A German convert to Islam and an Islamic State jihadist, Sciannimanica told her about his life in Syria and, two months later, she travelled to Turkey to be smuggled over the border.

She fell for him at first sight – “looking lovely in fatigues, with a weapon and beard” – and then came their wedding night.

“We were staying in a former torture chamber, chains were hanging from the roof, there was still blood on the walls,” she told the tabloid Bild.

With her marriage came a full burqa and, in 2015, their first son. After constant fights the couple broke up. She refused a marriage proposal from a notorious German rapper and Isis fighter and instead became the second wife of Belgian Isis commander Abu Salahuddin.

“That was lovely until he was hit by a drone and died two months later,” she said. She returned to Sciannimanica, now living in Iraq, until he was picked up, interrogated and executed by Isis as a suspected spy. “What bad luck I have with men,” said Derya later, “they all die in my hands.”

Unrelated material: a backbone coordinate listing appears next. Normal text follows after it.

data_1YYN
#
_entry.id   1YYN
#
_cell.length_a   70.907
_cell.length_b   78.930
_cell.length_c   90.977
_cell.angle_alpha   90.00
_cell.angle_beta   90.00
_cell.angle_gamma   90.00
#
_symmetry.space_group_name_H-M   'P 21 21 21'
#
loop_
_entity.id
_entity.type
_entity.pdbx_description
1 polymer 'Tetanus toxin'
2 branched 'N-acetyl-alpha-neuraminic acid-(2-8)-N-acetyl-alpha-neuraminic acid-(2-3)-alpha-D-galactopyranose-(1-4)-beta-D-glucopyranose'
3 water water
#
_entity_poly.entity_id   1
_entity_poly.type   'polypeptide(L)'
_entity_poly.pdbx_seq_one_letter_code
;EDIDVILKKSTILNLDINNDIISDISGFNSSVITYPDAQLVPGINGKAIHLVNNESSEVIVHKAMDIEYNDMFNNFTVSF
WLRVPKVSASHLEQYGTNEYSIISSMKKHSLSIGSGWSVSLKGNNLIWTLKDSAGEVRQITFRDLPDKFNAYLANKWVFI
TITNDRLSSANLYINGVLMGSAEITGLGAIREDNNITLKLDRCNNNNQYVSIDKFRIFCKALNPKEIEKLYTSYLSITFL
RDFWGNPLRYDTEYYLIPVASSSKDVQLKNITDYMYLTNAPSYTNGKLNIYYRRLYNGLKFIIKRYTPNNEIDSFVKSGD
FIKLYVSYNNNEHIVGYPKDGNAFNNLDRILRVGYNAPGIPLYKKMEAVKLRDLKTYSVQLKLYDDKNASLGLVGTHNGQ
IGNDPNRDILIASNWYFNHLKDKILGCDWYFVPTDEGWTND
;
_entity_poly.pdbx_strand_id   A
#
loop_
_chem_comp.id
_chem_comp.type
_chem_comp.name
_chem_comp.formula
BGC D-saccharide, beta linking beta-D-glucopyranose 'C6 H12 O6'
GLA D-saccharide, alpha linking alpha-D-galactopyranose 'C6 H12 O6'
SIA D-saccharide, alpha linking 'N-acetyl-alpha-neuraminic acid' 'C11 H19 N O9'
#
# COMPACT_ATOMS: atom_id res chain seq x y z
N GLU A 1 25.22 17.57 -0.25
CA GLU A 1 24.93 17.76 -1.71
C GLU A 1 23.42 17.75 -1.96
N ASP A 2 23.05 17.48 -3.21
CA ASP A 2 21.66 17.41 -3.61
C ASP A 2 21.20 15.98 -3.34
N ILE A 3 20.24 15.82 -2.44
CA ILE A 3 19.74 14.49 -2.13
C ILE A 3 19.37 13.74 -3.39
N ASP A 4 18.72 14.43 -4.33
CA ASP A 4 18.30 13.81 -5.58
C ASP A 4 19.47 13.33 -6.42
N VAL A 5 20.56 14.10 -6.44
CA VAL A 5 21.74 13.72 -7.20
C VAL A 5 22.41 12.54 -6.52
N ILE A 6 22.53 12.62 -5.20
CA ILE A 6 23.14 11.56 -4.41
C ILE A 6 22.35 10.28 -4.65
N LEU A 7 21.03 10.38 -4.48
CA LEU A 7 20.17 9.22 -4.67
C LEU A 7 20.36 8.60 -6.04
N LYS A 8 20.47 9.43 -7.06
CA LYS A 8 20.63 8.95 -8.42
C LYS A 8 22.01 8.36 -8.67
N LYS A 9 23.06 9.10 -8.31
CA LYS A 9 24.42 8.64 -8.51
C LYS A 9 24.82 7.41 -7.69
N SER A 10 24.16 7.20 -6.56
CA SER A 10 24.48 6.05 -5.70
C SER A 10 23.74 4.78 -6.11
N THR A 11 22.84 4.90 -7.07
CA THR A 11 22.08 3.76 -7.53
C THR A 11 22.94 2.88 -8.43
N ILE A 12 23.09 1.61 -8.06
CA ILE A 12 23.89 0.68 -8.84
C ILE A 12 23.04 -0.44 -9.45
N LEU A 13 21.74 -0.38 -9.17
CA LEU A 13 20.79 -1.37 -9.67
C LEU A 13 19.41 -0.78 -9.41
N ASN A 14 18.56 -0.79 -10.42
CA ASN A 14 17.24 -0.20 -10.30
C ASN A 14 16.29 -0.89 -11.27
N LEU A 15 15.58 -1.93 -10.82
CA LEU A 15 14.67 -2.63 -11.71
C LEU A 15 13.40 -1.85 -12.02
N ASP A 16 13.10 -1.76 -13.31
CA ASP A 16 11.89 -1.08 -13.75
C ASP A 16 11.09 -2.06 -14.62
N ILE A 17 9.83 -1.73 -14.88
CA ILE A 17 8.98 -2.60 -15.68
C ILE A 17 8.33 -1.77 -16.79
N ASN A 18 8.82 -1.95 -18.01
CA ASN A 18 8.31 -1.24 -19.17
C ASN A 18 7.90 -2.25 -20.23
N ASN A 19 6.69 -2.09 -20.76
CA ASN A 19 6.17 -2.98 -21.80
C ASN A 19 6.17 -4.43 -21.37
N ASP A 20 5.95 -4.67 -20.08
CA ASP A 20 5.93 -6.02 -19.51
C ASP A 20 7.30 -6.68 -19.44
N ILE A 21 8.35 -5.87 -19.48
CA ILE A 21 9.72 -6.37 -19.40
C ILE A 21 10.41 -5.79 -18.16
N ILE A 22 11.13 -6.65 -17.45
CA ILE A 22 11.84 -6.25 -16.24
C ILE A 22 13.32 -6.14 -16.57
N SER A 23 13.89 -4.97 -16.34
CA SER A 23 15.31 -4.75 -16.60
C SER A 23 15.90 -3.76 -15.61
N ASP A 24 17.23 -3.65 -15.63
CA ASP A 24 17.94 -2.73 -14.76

In 2017, she was deported from Turkey back to Germany with her son. She insists she was never interested in Isis ideology but, after regular searches by armed police, she was detained last November and is now facing charges of suspected membership of a terrorist organisation.

She is one of some 1,050 German citizens the federal interior ministry says left the country since 2013 to Isis war-zones in Syria and Iraq. One-fifth of the total were women. About 200 are now dead, while 350 have returned to Germany.

Berlin is facing pressure from all sides to act since US president Donald Trump’s demand for countries to take back their Isis-linked citizens. In the case of Germany, about 190 citizens are either sitting in prisons in the region or contained by the SDF.

Germany is facing a delicate balancing act between legal obligations and political expediency.

In one corner are terrorism experts, including at the UN, who have warned that Isis returnees, including women, should be placed under intense observation.

But many returnees who have been charged on their return receive low, single-digit prison terms, with some even getting suspended sentences. And Germany’s highest administrative court has placed restrictions on just how authorities can deal with returnees from Isis-controlled territories of Syria and Iraq.

German judges have ruled that women who simply took care of the household or children in Isis-controlled territories did not commit a criminal offence.